Watermelon Grudge and Loyalty during COVID
My mom, Lois, was a 1950s housewife with three pre-school kids living in La Crosse, Wisconsin. Lois, a frugal shopper, spotted an ad in the local paper for 50¢ watermelons. Shazam, she was on a mission! When my dad got home for lunch, she rushed out with their only car to take advantage of this bargain.
A display of watermelons with a sign, “Watermelon $1.50,” greeted her at the front of the store. Bewildered, she showed her ad to a clerk. He replied, “I’m sorry, but we ran out of the 50¢ watermelons. Our new shipment is priced at $1.50.” The store manager told her the same thing. She stormed out of the store and never shopped there again.
Twenty-some years later, she took my little sister to a ski race in Vermont. At the race, she met a Marketing VP from this store, which had become a national chain. Chatting with him, she said, “I used to shop at your store and really liked it. I’m disappointed that you no longer have a store in La Crosse.” He looked at her with surprise, “We have two stores in La Crosse.” And he described the locations.
In a flash of memory, she recalled the watermelon story and shared it. He laughed and picked up their tab, “I think I should write off this trip! You just provided me with very meaningful market research. Not only did you stop shopping over a watermelon, you also forgot our store existed. While I don’t have a watermelon to give you, at least let me buy you a drink!” Charmed by his attention, she opened her mind to shopping there again. She still enjoys telling how her victim story eventually led to satisfaction.
Loyalty Lessons During COVID-19
This story, originally posted in October 2013, sheds light on the value of customer loyalty and illustrates how to make the customer the hero of a brand story. The lessons from this story have broader applications during the coronavirus era. Competing priorities and corporate values are put to the test. How companies take care of their customers during this crisis, but also their employees, suppliers, and communities, tells us if they deserve our loyalty.
Forbes reports 50 ways companies are giving back during the coronavirus pandemic. These good deeds are likely to pay dividends in customer loyalty and the bottom line down the road. Another Forbes article profiles three companies showing exemplary leadership during the pandemic: Amazon, CVS, and Target.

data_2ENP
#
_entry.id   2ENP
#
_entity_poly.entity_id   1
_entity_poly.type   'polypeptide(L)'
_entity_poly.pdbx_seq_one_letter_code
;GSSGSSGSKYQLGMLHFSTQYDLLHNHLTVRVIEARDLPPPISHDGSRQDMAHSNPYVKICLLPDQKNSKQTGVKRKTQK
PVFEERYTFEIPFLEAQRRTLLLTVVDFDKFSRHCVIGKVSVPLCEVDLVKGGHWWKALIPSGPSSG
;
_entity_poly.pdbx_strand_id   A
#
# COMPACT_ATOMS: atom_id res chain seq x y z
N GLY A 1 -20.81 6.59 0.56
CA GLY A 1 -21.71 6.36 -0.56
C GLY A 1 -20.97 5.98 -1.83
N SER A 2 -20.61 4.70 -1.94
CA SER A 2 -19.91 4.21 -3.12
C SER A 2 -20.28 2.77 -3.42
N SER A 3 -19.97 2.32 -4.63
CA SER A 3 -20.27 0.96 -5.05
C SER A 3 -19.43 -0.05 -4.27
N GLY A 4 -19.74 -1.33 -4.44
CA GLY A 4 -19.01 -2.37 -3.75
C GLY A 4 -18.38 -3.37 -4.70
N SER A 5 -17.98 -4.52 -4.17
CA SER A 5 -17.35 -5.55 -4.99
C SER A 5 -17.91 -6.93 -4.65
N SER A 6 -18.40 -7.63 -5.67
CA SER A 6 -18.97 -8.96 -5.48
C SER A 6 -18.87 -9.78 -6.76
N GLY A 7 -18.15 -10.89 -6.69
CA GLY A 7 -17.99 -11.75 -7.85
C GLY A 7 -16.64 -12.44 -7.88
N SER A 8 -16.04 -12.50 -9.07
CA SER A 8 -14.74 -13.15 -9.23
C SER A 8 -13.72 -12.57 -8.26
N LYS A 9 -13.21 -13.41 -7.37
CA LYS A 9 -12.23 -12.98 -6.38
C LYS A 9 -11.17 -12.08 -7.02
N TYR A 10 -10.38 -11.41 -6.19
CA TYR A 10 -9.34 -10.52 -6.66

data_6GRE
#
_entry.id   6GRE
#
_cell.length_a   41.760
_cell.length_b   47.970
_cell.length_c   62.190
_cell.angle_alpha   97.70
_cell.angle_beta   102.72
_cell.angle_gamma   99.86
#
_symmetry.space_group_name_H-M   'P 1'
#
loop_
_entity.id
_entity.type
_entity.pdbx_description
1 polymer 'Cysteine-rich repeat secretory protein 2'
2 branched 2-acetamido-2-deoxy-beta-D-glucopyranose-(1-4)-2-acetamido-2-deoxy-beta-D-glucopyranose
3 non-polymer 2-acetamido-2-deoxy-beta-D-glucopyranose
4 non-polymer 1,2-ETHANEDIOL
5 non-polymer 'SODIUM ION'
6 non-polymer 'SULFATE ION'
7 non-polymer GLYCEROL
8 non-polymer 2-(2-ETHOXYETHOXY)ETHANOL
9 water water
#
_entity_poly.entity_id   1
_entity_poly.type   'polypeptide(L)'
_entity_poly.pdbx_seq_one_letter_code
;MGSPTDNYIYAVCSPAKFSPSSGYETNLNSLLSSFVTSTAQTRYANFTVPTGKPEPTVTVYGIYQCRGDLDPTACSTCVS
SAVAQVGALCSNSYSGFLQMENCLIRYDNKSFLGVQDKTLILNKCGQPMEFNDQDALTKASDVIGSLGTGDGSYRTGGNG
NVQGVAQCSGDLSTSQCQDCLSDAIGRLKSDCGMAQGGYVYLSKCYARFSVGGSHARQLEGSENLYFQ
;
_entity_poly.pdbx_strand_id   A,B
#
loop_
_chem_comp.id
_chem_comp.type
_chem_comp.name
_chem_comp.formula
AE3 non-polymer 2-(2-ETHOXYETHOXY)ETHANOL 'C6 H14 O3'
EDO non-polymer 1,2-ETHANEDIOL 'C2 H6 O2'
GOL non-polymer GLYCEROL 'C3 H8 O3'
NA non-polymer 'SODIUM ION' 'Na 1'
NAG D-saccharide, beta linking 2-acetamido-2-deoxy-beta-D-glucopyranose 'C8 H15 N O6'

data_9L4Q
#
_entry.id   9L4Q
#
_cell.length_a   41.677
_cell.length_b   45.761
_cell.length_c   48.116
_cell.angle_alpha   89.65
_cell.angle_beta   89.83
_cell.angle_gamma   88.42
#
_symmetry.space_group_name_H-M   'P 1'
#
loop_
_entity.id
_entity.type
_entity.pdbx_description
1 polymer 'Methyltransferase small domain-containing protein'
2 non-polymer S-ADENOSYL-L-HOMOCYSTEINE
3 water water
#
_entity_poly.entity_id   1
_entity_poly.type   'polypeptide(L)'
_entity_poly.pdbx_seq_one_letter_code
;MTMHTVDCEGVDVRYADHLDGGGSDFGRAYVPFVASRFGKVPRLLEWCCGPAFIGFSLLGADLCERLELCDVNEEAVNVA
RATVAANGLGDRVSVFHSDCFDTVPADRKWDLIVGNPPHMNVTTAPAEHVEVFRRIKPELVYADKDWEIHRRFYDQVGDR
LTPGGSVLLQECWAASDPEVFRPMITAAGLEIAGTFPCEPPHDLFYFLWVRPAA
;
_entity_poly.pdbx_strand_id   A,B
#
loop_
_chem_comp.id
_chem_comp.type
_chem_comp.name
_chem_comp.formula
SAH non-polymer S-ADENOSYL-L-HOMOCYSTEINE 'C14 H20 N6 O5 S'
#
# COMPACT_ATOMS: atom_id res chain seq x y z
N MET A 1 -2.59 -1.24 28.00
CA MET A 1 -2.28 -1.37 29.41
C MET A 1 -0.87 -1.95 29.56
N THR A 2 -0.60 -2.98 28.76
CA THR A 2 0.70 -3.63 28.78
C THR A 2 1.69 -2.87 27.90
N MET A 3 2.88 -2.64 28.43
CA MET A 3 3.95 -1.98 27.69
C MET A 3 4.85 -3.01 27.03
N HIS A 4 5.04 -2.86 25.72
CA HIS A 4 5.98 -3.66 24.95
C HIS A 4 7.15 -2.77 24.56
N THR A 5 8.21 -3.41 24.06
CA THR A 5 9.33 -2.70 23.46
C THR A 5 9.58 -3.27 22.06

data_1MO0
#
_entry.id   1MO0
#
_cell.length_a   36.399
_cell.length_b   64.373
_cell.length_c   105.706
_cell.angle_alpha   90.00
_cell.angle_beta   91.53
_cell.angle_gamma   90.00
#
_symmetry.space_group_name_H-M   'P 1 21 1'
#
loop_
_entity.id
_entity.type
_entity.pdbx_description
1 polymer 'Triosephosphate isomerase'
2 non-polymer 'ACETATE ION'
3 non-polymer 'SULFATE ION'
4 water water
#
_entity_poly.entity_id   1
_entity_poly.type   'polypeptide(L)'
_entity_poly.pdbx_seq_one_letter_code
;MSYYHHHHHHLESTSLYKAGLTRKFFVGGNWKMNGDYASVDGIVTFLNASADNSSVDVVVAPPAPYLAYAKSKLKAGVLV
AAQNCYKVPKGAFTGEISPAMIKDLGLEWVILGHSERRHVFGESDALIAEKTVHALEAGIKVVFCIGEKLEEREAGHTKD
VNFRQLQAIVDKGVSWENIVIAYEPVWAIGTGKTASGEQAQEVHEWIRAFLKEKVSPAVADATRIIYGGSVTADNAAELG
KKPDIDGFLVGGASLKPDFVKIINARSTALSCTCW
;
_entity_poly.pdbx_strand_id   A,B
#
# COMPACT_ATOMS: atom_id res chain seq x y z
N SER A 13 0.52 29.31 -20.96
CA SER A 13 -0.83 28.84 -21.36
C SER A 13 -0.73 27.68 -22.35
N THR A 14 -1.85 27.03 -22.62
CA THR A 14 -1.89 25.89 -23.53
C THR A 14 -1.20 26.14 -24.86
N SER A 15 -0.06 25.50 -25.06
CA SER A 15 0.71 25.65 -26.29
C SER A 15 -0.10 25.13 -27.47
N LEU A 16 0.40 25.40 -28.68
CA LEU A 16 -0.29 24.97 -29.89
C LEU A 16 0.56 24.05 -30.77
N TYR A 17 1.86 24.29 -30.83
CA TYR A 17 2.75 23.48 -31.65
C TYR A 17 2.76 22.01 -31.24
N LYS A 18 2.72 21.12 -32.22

As the retail VP learned from Lois, lost loyalty is hard to earn back. Businesses that take care of their customers during the pandemic, as well as those that don’t, will be remembered. The Sterling-Rice Group COVID-19 Attitude and Behavior Tracker reveals that consumers are gravitating to brands that demonstrate trust, safety, and value. Safety practices in retail settings is a visible demonstration of a company’s values. Companies earn greater trust when they not only cover these basics, but go beyond. New solutions that help customers cope and adapt shows leadership. Generous payment and cancellation policies demonstrates empathy and concern.
The LA Times reports that some employers are doing the right thing in the coronavirus crisis, while some aren’t. The Forbes articles showcase examples of companies increasing regular hourly wages and overtime pay, as well as bonuses and sick pay, for frontline workers. Again, Target stands out. High-risk employees receive regular pay to stay home for 30 days. Sadly, many other companies force employees to work in unsafe working conditions. Meat packing plants, produce fields, service industries, and even some offices failed to protect their workers. I learned from an acquaintance that her company forced office workers who were successfully teleworking to return to the office because the “CEO doesn’t trust employees to be productive at home.” Meanwhile, General Mills and the Washington Post announced plans to continue teleworking arrangements until September.
I was already a loyal Target customer because of the customer service my daughter and I received when we were forced to weather a tornado in the store many years ago. Target, like many other companies, gave to local communities, national nonprofits, and global response efforts to address the economic and health impacts of COVID-19. Target also joined the State of Minnesota’s effort to ramp up testing capacity by supplying thermometers to Minnesota businesses at wholesale cost to help employees get back to work safely. Good corporate citizens earn consumer trust and loyalty.
A recent Industry Week article, Why Companies Doing the Right Thing Matters More Than Ever, captures what it means to lead during a global crisis. “These challenging times are a stress test for all companies. And a litmus test for your values. It’s not just about whether your company survives. It’s about how you lead people through these dark times. [The pandemic presents] a defining opportunity to practice courageous leadership. This is a time for companies to show that they don’t just sell something or make something—they stand for something. That they care deeply about helping workers, customers, and communities.” Values truly matter.
People forget what you say. They forget what you do.
But they always remember how you made them feel.